### Learning Objectives

By the end of this section, you will be able to:

- Describe the main features of a superconductor
- Describe the BCS theory of superconductivity
- Determine the critical magnetic field for T = 0 K from magnetic field data
- Calculate the maximum emf or current for a wire to remain superconducting

Electrical resistance can be considered as a measure of the frictional force in electrical current flow. Thus, electrical resistance is a primary source of energy dissipation in electrical systems such as electromagnets, electric motors, and transmission lines. Copper wire is commonly used in electrical wiring because it has one of the lowest room-temperature electrical resistivities among common conductors. (Actually, silver has a lower resistivity than copper, but the high cost and limited availability of silver outweigh its savings in energy over copper.)

Although our discussion of conductivity seems to imply that all materials must have electrical resistance, we know that this is not the case. When the temperature decreases below a critical value for many materials, their electrical resistivity drops to zero, and the materials become superconductors (see Superconductors).

### Interactive

Watch this *NOVA* video excerpt, Making Stuff Colder, as an introduction to the topic of superconductivity and its many applications.

### Properties of Superconductors

In addition to zero electrical resistance, superconductors also have perfect diamagnetism. In other words, in the presence of an applied magnetic field, the net magnetic field within a superconductor is always zero (Figure 9.29). Therefore, any magnetic field lines that pass through a superconducting sample when it is in its normal state are expelled once the sample becomes superconducting. These are manifestations of the Meissner effect, which you learned about in the chapter on current and resistance.

Interestingly, the Meissner effect is not a consequence of the resistance being zero. To see why, suppose that a sample placed in a magnetic field undergoes a transition in which its resistance drops to zero. From Ohm’s law, the current density, *j*, in the sample is related to the net internal electric field, *E*, and the resistivity $\rho $ by $j=E\text{/}\rho $. If $\rho $ is zero, *E* must also be zero so that *j* can remain finite. Now *E* and the magnetic flux ${\text{\Phi}}_{\text{m}}$ through the sample are related by Faraday’s law as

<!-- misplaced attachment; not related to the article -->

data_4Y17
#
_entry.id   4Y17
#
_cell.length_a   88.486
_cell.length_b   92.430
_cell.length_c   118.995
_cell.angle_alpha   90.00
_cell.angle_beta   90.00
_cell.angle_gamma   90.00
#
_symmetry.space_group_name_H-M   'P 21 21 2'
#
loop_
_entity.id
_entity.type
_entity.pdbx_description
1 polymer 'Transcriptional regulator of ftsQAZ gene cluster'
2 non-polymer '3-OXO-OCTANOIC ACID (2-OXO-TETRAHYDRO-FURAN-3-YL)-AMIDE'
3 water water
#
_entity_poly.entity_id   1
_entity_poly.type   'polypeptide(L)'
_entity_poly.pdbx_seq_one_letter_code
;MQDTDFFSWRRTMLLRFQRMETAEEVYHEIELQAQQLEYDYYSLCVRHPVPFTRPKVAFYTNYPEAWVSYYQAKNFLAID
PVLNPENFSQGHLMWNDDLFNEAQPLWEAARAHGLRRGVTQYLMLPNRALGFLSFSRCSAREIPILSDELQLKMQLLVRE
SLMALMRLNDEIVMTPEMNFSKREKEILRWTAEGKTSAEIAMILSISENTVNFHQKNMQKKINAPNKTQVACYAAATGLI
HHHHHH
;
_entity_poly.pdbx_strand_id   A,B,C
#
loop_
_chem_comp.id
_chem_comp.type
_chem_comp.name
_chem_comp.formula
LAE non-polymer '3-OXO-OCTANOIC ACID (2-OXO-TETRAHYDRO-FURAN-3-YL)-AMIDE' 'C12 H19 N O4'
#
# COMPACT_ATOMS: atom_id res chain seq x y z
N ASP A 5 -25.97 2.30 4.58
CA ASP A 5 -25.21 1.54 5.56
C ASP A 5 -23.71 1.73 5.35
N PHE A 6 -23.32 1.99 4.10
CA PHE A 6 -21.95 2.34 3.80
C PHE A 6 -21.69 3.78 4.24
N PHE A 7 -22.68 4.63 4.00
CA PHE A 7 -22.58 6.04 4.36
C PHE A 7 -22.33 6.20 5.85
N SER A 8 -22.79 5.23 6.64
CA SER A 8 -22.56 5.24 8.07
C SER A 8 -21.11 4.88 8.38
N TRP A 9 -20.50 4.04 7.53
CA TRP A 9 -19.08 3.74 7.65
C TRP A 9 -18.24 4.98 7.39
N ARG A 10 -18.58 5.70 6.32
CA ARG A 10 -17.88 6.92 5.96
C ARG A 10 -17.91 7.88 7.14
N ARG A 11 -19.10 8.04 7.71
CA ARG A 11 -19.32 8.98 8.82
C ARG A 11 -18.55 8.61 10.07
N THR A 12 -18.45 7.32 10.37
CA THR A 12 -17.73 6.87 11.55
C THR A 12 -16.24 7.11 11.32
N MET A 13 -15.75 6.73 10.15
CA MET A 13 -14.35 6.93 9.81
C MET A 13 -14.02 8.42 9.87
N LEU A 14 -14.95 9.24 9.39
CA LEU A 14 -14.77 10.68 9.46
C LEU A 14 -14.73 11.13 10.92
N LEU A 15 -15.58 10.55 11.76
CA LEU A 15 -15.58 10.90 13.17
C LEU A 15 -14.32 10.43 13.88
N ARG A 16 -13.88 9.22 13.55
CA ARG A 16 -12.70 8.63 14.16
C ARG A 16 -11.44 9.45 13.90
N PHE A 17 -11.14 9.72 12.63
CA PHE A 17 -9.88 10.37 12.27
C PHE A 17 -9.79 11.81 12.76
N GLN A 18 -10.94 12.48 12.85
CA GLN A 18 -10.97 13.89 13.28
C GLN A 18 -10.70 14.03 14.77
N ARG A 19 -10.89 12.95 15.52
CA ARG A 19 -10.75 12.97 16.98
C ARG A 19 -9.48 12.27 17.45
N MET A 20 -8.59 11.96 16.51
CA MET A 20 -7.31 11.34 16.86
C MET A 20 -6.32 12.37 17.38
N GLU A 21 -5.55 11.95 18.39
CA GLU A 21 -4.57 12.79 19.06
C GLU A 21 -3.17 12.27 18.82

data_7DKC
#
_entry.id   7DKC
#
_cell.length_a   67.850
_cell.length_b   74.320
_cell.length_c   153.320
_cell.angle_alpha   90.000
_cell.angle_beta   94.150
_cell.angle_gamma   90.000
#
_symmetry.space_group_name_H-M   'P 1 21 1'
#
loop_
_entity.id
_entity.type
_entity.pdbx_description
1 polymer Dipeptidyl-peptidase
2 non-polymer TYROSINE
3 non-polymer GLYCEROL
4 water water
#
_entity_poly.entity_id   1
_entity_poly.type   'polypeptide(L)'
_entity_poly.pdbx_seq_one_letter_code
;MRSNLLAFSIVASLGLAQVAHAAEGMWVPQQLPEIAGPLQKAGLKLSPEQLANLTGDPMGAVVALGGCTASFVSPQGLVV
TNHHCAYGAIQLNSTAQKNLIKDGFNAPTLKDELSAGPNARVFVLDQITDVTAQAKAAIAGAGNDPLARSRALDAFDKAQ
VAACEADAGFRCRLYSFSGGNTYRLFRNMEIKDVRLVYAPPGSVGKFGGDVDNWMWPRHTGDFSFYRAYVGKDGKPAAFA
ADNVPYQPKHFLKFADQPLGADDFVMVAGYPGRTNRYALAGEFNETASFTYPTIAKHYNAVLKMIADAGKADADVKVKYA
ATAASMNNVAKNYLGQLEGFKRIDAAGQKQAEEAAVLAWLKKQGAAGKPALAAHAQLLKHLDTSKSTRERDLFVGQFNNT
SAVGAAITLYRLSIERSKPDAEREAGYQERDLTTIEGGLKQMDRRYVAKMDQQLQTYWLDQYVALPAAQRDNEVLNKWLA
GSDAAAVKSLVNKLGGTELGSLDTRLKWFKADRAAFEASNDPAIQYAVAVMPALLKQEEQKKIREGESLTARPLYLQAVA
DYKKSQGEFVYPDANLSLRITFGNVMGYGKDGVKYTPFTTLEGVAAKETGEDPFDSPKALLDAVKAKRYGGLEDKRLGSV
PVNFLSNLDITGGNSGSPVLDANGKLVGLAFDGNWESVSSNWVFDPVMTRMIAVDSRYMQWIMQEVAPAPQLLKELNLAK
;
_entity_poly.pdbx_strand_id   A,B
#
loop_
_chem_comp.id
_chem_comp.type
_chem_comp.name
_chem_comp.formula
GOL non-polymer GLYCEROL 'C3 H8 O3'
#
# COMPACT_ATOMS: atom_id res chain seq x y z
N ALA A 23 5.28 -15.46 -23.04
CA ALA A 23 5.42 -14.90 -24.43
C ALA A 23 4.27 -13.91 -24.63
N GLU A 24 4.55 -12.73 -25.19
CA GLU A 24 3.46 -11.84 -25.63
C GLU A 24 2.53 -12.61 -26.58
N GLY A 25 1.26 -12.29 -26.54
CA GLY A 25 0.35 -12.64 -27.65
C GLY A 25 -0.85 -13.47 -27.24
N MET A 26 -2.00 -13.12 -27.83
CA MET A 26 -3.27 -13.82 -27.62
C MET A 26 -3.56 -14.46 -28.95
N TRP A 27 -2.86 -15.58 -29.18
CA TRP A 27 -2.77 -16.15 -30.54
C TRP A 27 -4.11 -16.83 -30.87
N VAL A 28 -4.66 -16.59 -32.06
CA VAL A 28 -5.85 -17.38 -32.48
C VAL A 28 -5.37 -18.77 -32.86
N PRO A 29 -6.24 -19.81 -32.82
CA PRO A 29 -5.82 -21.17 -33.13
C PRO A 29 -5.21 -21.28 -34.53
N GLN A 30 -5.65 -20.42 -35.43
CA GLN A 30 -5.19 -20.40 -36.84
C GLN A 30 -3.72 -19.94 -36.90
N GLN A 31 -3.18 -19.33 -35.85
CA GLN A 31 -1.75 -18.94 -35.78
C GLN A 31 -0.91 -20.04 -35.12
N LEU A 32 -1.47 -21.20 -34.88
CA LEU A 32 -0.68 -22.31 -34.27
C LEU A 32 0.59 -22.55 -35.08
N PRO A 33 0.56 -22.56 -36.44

If *E* is zero, $d{\text{\Phi}}_{\text{m}}\text{/}dt$ is also zero, that is, the magnetic flux through the sample cannot change. The magnetic field lines within the sample should therefore not be expelled when the transition occurs. Hence, it does not follow that a material whose resistance goes to zero has to exhibit the Meissner effect. Rather, the Meissner effect is a special property of superconductors.

Another important property of a superconducting material is its critical temperature, ${T}_{\text{c}}$, the temperature below which the material is superconducting. The known range of critical temperatures is from a fraction of 1 K to slightly above 100 K. Superconductors with critical temperatures near this higher limit are commonly known as “high-temperature” superconductors. From a practical standpoint, superconductors for which ${T}_{\text{c}}\gg 77\phantom{\rule{0.2em}{0ex}}\text{K}$ are very important. At present, applications involving superconductors often still require that superconducting materials be immersed in liquid helium (4.2 K) in order to keep them below their critical temperature. The liquid helium baths must be continually replenished because of evaporation, and cooling costs can easily outweigh the savings in using a superconductor. However, 77 K is the temperature of liquid nitrogen, which is far more abundant and inexpensive than liquid helium. It would be much more cost-effective if we could easily fabricate and use high-temperature superconductor components that only need to be kept in liquid nitrogen baths to maintain their superconductivity.

High-temperature superconducting materials are presently in use in various applications. An example is the production of magnetic fields in some particle accelerators. The ultimate goal is to discover materials that are superconducting at room temperature. Without any cooling requirements, the bulk of electronic components and transmission lines could be superconducting, resulting in dramatic and unprecedented increases in efficiency and performance.